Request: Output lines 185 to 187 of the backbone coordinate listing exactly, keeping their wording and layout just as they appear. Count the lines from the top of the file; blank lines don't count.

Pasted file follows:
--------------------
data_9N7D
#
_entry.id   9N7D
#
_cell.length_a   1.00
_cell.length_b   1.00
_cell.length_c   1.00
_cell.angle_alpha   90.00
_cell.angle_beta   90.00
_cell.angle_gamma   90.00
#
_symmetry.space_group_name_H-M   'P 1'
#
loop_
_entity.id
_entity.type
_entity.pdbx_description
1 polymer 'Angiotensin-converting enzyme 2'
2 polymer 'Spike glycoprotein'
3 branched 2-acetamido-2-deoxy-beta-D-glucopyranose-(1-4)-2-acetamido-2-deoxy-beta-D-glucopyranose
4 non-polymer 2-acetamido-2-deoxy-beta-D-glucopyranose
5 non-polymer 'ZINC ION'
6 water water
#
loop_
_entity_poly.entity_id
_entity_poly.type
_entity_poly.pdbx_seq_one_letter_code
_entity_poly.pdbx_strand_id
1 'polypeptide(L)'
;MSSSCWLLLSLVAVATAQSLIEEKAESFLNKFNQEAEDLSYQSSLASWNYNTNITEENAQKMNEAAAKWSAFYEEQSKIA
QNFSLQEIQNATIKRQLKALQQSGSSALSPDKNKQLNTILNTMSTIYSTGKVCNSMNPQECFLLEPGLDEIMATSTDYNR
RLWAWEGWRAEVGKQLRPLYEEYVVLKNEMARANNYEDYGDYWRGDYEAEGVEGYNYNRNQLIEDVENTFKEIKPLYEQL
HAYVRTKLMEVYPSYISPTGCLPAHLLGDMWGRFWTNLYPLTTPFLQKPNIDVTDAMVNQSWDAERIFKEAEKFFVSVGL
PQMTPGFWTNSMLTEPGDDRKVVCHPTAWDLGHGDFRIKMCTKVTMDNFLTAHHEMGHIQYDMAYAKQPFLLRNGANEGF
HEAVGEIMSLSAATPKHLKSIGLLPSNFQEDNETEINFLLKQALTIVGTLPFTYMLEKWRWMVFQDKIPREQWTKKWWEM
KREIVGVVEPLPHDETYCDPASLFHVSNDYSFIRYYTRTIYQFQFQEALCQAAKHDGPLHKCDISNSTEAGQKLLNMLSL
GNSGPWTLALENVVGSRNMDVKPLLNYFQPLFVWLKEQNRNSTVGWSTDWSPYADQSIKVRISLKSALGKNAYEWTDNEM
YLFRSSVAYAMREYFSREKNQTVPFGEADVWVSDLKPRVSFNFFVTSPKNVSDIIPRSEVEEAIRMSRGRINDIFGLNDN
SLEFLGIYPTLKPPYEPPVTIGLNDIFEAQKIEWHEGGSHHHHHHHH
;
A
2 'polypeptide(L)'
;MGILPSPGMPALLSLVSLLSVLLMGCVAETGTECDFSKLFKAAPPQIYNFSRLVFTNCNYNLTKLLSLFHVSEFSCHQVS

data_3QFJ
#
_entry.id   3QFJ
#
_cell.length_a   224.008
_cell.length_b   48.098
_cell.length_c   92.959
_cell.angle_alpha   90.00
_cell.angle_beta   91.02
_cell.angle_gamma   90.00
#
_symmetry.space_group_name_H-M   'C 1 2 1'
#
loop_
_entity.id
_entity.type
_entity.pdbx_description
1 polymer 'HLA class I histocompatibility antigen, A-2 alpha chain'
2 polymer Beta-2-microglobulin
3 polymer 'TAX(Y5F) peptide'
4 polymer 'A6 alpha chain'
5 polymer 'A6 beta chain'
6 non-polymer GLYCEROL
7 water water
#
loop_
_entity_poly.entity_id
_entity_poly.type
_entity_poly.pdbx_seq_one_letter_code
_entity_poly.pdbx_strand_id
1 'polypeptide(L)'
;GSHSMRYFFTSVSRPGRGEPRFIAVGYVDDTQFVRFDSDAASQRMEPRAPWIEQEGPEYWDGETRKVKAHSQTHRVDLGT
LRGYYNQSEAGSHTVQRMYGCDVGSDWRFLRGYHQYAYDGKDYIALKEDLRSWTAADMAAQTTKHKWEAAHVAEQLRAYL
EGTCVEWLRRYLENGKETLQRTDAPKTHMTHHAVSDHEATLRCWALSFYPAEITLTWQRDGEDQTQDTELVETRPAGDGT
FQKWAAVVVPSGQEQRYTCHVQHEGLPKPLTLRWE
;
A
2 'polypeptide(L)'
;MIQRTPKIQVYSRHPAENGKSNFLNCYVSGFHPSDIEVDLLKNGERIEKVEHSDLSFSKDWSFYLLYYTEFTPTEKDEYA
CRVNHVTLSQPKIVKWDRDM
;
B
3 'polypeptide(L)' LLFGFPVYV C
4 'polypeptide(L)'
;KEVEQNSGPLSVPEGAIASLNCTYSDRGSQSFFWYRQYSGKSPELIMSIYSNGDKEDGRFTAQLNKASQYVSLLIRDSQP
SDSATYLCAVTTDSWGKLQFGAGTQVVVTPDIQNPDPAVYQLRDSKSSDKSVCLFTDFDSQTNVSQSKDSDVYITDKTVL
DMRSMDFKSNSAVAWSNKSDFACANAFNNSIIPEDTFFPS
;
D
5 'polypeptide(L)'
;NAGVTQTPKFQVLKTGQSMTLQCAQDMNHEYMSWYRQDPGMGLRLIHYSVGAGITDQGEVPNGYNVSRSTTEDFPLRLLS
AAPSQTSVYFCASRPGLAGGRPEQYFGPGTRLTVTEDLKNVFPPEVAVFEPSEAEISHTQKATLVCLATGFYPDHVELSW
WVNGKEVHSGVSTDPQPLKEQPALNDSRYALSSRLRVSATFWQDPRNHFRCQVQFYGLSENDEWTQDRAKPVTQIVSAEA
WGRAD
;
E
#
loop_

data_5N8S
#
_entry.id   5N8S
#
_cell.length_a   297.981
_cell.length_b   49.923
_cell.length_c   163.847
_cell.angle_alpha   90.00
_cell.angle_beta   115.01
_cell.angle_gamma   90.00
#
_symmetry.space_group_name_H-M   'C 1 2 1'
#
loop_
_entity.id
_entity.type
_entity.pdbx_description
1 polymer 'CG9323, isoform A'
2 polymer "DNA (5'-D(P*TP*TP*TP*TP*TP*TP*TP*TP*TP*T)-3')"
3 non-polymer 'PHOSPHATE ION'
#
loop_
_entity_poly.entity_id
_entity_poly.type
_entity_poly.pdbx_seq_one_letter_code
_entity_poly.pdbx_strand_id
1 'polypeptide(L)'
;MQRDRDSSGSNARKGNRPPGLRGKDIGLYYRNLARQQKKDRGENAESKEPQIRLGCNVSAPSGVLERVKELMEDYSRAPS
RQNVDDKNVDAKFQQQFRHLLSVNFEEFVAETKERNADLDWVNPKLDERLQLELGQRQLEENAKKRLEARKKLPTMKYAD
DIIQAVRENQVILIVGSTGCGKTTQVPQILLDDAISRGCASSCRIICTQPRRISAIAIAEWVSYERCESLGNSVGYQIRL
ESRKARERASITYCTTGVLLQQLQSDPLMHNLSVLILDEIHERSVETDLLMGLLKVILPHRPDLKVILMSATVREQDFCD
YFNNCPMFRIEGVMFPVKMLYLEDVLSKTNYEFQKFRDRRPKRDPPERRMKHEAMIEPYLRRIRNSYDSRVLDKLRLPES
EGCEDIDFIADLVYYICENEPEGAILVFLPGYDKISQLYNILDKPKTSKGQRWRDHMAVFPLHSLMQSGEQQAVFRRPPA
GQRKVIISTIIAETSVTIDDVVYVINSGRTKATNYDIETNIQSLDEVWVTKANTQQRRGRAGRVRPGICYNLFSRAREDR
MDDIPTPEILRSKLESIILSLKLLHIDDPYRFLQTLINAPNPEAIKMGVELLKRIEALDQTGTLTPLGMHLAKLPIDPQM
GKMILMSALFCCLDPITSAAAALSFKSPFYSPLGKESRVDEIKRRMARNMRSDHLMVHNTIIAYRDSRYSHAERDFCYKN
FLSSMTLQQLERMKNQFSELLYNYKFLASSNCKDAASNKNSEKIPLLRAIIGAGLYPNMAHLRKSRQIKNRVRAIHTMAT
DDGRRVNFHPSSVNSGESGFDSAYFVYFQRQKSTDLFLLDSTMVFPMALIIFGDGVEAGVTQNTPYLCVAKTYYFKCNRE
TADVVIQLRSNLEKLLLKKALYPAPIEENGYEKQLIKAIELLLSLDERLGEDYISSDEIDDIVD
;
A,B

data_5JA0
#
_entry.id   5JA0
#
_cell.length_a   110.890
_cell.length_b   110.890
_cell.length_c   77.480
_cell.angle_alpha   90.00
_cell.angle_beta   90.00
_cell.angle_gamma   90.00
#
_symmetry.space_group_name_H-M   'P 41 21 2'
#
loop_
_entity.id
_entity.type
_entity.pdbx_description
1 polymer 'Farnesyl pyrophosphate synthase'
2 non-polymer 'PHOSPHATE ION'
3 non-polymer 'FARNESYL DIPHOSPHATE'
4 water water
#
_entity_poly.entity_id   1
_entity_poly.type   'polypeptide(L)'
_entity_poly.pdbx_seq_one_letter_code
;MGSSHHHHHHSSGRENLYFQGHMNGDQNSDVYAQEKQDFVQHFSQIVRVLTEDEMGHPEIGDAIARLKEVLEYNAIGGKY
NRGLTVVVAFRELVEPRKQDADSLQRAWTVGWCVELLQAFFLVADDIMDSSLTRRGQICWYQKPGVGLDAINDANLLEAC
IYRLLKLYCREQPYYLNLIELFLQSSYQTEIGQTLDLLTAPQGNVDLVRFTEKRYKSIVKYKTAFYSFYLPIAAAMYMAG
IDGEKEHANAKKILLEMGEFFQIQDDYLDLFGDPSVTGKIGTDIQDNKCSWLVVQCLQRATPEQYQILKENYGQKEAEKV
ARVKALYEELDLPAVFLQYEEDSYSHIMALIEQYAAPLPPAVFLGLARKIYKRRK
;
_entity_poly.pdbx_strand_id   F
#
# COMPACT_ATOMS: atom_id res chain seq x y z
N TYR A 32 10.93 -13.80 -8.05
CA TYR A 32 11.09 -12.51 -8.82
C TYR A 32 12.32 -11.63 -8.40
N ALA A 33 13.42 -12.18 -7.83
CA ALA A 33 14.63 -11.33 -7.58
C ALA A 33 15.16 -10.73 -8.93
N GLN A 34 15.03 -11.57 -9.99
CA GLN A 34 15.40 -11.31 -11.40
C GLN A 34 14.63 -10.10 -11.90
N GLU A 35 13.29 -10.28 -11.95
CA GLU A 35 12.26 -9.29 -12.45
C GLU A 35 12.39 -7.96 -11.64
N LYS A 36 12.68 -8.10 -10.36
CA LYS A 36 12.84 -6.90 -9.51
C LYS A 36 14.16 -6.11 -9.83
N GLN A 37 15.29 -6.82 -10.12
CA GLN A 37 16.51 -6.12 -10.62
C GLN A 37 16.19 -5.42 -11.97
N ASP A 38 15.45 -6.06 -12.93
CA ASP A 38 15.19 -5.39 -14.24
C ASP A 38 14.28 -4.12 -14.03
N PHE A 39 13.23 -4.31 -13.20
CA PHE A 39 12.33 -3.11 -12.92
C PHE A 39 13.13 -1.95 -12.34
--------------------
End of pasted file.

CA GLN A 34 15.40 -11.31 -11.40
C GLN A 34 14.63 -10.10 -11.90
N GLU A 35 13.29 -10.28 -11.95